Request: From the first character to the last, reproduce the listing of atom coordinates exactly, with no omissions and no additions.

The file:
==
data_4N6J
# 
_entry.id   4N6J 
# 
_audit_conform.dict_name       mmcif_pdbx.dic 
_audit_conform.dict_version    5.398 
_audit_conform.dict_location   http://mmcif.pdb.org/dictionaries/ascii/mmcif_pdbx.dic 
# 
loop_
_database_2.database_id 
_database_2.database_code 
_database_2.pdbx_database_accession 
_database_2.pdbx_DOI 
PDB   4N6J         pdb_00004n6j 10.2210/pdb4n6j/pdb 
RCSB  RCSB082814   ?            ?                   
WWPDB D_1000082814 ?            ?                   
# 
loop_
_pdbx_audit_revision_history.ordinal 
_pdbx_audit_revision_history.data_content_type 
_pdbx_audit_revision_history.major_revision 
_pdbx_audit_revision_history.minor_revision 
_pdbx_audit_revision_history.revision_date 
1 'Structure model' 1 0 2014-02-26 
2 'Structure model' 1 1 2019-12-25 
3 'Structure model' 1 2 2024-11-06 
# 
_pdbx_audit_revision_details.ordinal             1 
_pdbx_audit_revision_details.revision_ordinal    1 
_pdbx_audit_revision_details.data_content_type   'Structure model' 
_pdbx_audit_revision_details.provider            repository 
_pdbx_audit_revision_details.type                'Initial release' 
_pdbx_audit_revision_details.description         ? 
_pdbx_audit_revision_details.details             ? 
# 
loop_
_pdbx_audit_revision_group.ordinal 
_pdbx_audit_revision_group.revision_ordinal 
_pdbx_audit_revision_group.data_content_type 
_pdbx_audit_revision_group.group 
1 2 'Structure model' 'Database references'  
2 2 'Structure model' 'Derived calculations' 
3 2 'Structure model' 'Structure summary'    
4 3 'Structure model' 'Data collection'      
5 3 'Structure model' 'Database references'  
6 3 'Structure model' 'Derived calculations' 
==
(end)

data_4N6J
# 
_entry.id   4N6J 
# 
_audit_conform.dict_name       mmcif_pdbx.dic 
_audit_conform.dict_version    5.398 
_audit_conform.dict_location   http://mmcif.pdb.org/dictionaries/ascii/mmcif_pdbx.dic 
# 
loop_
_database_2.database_id 
_database_2.database_code 
_database_2.pdbx_database_accession 
_database_2.pdbx_DOI 
PDB   4N6J         pdb_00004n6j 10.2210/pdb4n6j/pdb 
RCSB  RCSB082814   ?            ?                   
WWPDB D_1000082814 ?            ?                   
# 
loop_
_pdbx_audit_revision_history.ordinal 
_pdbx_audit_revision_history.data_content_type 
_pdbx_audit_revision_history.major_revision 
_pdbx_audit_revision_history.minor_revision 
_pdbx_audit_revision_history.revision_date 
1 'Structure model' 1 0 2014-02-26 
2 'Structure model' 1 1 2019-12-25 
3 'Structure model' 1 2 2024-11-06 
# 
_pdbx_audit_revision_details.ordinal             1 
_pdbx_audit_revision_details.revision_ordinal    1 
_pdbx_audit_revision_details.data_content_type   'Structure model' 
_pdbx_audit_revision_details.provider            repository 
_pdbx_audit_revision_details.type                'Initial release' 
_pdbx_audit_revision_details.description         ? 
_pdbx_audit_revision_details.details             ? 
# 
loop_
_pdbx_audit_revision_group.ordinal 
_pdbx_audit_revision_group.revision_ordinal 
_pdbx_audit_revision_group.data_content_type 
_pdbx_audit_revision_group.group 
1 2 'Structure model' 'Database references'  
2 2 'Structure model' 'Derived calculations' 
3 2 'Structure model' 'Structure summary'    
4 3 'Structure model' 'Data collection'      
5 3 'Structure model' 'Database references'  
6 3 'Structure model' 'Derived calculations' 